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DWTH Day 37: We’re Depending on Tinajas and Rain From 2 Weeks Ago

DWTH Day 37: We’re Depending on Tinajas and Rain From 2 Weeks Ago

Stats

👣 Miles: 12.51

📈 Elevation Gain: 3,681 ft

📉 Elevation Loss: 1,670 ft

Overall Weather: Partly Cloudy, Hot

Hot Night

We awoke to our internal clock, this time at 5 am, because now we’re on California time. 

Neither of us slept well because we could barely be in our sleeping quilts. We needed them half on for the wind that snuck under the tarp, but otherwise, we sweated. 

It made it for an easy get-up-and-get-moving morning. 

For the first 3 miles, we mostly walked old mining roads to the usually dry Whipple Wash. 

Finding Water

A large Tinaja of water in the desert hidden in a canyon.
Tinaja Life

We reached the first water waypoint to find zero water. We walked up the wash on route for about 0.1 before we turned around and walked the quarter mile off trail to more reliable Tinajas. 

Indeed, right where BT said there would be water, we found a burro-dug seep and two large tinajas. 

We chose the one with fewer swimmers and loaded up. 

Here, we didn’t quite know what to expect since the last water report update happened two weeks prior. That was also about 4-5 days after the last rain (our sufferfest day). 

While it was supposed to rain on our zero, barely anything happened. I pinpointed this wash on the Open Snow map, and it claimed 0.04 inches of rain fell. That’s better than nothing, but certainly not reliable. 

Moving up the Wash

Desert mountains, green and alive from winter rains.
Whipples View

Holy shit, BT was right to call it a treat (minus the water difficulties)!  A beautiful canyon with fun, easy scrambles throughout. 

We found another tinaja a little further than we went earlier, and I made a waypoint for the water report. That one could be around for a bit. 

As we progressed up the wash, we found many dry puddles that had just dried up maybe only a week ago. We did find a few extra puddles, some better than others.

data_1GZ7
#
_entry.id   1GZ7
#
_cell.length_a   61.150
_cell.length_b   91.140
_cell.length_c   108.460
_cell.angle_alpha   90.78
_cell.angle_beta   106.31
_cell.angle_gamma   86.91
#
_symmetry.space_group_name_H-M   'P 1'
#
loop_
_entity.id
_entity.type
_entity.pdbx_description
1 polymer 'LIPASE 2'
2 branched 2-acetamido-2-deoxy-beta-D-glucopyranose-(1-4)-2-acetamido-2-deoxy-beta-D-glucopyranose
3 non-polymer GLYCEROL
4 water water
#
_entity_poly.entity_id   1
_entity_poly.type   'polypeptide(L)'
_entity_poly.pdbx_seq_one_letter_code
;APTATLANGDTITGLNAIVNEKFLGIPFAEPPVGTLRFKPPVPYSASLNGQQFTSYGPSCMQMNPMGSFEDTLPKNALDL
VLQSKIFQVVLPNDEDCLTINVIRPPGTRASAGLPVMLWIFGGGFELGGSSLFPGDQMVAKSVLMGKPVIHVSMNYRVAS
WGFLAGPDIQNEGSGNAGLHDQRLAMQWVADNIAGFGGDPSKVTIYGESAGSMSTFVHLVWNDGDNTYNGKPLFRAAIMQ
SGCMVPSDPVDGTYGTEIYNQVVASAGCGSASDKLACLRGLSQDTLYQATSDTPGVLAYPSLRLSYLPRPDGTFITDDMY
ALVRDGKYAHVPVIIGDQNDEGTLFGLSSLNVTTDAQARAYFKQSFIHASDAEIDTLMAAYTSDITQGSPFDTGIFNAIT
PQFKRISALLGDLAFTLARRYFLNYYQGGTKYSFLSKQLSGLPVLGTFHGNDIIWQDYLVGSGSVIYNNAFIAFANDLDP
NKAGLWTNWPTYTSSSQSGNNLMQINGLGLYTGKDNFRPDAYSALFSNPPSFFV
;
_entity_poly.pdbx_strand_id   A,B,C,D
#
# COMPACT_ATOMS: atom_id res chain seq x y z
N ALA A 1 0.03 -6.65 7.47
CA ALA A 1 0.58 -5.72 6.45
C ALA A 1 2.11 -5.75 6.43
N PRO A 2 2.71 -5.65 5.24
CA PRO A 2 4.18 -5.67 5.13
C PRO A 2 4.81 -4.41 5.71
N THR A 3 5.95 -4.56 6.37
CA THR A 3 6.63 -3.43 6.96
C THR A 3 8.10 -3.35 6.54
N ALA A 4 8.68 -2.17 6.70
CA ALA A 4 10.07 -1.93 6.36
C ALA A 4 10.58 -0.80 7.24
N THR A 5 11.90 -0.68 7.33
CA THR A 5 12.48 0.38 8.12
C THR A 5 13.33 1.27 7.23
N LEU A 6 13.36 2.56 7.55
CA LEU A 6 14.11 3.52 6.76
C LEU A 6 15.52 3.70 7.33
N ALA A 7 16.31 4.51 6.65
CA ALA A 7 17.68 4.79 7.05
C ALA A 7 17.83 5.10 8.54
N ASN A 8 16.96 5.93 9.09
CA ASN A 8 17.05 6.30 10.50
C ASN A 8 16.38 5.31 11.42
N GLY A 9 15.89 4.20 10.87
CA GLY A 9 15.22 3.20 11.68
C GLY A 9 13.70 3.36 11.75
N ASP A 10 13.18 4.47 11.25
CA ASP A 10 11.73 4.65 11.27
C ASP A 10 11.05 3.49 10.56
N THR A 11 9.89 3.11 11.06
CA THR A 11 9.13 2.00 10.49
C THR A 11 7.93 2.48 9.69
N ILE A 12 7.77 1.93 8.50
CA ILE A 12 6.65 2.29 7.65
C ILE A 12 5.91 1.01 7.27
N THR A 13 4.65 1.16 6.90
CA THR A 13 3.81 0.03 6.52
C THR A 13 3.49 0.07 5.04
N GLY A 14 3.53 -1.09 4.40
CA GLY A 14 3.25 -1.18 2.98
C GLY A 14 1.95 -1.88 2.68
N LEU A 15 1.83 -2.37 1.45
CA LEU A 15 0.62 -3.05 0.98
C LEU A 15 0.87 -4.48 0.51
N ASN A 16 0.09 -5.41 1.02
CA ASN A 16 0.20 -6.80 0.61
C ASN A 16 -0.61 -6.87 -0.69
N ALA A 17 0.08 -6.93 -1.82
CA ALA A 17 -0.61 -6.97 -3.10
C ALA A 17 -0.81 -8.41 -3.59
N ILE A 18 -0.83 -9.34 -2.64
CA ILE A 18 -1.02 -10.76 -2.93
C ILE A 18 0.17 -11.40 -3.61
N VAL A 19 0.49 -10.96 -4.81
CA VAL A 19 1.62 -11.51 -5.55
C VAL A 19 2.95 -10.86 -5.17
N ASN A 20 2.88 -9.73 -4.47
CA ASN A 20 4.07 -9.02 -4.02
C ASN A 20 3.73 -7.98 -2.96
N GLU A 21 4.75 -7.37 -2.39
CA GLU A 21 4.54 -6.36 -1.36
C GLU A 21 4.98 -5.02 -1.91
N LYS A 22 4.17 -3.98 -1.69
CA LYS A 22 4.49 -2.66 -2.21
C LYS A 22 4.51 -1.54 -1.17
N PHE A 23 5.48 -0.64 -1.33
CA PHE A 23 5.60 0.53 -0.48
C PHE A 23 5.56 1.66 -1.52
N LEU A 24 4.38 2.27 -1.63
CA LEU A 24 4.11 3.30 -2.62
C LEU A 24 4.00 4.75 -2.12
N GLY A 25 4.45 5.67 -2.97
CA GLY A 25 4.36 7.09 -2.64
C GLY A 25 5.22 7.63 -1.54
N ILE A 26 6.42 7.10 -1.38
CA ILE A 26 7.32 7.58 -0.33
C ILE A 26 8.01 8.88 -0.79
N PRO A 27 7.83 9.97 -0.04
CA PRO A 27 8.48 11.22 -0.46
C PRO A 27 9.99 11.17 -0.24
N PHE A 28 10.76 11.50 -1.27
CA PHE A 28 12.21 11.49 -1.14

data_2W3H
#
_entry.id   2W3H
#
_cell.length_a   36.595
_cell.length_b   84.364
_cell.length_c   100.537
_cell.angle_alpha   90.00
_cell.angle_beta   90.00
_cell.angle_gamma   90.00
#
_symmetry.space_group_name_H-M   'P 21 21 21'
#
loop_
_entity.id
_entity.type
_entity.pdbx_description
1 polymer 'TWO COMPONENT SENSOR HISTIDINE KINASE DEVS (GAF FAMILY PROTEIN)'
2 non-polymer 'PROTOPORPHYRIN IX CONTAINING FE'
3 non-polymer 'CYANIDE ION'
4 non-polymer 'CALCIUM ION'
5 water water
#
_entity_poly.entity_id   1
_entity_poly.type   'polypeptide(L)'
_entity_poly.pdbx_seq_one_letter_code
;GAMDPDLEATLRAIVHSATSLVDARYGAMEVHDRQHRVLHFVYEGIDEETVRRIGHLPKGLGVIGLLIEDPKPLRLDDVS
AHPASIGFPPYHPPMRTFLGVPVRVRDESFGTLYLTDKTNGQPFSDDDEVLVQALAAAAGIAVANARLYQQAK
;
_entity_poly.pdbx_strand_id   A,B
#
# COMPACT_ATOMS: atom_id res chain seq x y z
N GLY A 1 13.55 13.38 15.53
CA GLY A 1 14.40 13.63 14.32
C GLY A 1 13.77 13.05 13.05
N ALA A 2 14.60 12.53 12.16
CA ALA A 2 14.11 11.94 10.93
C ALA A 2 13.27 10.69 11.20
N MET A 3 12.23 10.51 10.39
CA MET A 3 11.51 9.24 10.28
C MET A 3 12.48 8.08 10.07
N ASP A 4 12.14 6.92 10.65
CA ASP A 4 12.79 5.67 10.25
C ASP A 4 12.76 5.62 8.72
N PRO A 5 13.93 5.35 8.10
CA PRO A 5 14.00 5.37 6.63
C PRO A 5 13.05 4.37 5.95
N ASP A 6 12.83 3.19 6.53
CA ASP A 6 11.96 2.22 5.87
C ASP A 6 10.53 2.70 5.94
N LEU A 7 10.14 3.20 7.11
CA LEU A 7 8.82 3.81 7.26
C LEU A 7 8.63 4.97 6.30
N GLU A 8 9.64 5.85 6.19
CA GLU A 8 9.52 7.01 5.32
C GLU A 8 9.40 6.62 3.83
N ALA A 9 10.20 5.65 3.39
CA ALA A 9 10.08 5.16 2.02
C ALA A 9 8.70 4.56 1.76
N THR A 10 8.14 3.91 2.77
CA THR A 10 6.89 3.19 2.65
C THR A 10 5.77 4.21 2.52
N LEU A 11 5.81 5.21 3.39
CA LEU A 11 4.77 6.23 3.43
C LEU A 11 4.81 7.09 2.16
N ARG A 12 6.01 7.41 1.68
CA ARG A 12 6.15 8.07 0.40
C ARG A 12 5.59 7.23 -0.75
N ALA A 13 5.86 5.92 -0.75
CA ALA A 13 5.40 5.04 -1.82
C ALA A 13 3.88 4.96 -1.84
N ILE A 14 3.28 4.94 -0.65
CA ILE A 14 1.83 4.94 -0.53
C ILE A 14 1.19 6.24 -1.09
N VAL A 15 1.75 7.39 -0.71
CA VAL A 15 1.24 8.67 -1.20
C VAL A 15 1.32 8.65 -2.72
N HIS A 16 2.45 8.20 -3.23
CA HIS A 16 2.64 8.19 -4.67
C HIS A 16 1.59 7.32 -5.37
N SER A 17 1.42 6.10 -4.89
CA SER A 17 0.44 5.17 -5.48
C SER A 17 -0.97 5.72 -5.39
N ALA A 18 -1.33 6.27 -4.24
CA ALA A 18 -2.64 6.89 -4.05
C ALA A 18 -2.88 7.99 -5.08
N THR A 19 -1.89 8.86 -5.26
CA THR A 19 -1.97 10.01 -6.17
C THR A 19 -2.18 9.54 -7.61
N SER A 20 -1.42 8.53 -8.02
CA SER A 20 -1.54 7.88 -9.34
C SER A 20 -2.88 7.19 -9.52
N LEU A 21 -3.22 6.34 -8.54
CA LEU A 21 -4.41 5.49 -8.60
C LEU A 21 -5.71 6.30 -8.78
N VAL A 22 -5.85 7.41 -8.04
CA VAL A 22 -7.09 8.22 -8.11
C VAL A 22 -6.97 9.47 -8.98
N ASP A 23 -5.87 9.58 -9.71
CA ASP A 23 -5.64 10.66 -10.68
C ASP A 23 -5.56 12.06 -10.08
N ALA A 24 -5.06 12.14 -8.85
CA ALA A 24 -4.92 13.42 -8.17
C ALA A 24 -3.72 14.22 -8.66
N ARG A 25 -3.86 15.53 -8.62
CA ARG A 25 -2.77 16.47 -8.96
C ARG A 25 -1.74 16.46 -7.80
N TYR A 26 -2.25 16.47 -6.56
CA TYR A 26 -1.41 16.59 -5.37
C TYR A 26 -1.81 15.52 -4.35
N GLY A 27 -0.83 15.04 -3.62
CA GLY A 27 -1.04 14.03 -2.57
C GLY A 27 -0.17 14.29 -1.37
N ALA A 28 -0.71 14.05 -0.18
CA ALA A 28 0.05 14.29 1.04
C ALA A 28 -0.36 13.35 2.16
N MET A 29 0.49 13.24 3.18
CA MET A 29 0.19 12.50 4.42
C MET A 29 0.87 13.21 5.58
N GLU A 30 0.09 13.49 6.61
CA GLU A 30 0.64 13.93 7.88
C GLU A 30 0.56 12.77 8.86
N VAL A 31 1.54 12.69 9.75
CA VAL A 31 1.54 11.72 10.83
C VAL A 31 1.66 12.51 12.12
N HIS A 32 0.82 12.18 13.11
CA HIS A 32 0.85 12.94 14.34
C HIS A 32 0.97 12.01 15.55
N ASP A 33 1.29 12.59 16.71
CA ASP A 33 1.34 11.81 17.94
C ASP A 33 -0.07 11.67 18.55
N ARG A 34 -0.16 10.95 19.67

Early Lunch

We went to what we thought would be the last water for about a 30-mile gap and took a long break. 

We found a large burro-dug seep (that they nicely pooped to the side of and not in) and a fabulous large tinaja. 

There, we cooked lunch. Neither of us wanted to carry the 2/3 of an extra liter to cook later, so we drank about 3/4 of a liter each and filled it back up. 

We saw the last puddle as we walked up to the last pour-off scramble. And…right above it, a burro carcass. That water in the last puddle likely ran through that carcass…that’s why you filter your water!

The Heat Got Turned On

As we left the water, it got hotter and hotter. 

We took frequent shade breaks until right before the climb out of the wash (and most of the shade). 

We decided to wait out some of the heat so we didn’t down all our water on a hot, steep climb. 

The Climb Out

Taking a break at a view point with a woman's sandaled feet in the photo.
Taking a Breather

We started by climbing 400 ft in 0.2 miles with the occasional help of a random burro switchback. 

Our nap allowed this particular climb to become shaded, which helped immensely. 

Eventually, we gained the main ridge we needed and found more burro trails here and there. It helped some, but it was still a steep-ass climb at the beginning of a huge water carry. 

While the mountains and views were stunning, we wished the route here had more access to water. Relying on seasonal tinajas for a whole small section kinda sucks. 

The ridge bobbed up and down and sometimes went through cholla gardens and loose rock. I picked up a decent cholla on my right ankle that took me a second to pick out of my leg. 

Another Burro Camp

A desert sunset over a ridge with the moonrise.
Sunset Vibes

It seems as though the burros used to like sleeping up on this ridge. 

We found multiple burro-cleared spaces perfect for two-person tents. 

Eventually, we found one where we could have our heads facing the wind and the slight downward slope toward our feet. Our tent deals with wind better that way. 

Just after sunset, we got everything set up and watched the full moon rise. 

We had peanut butter and jelly ciabatta rolls for dinner and tried to sip our water slowly since we still had many miles to go to our cache.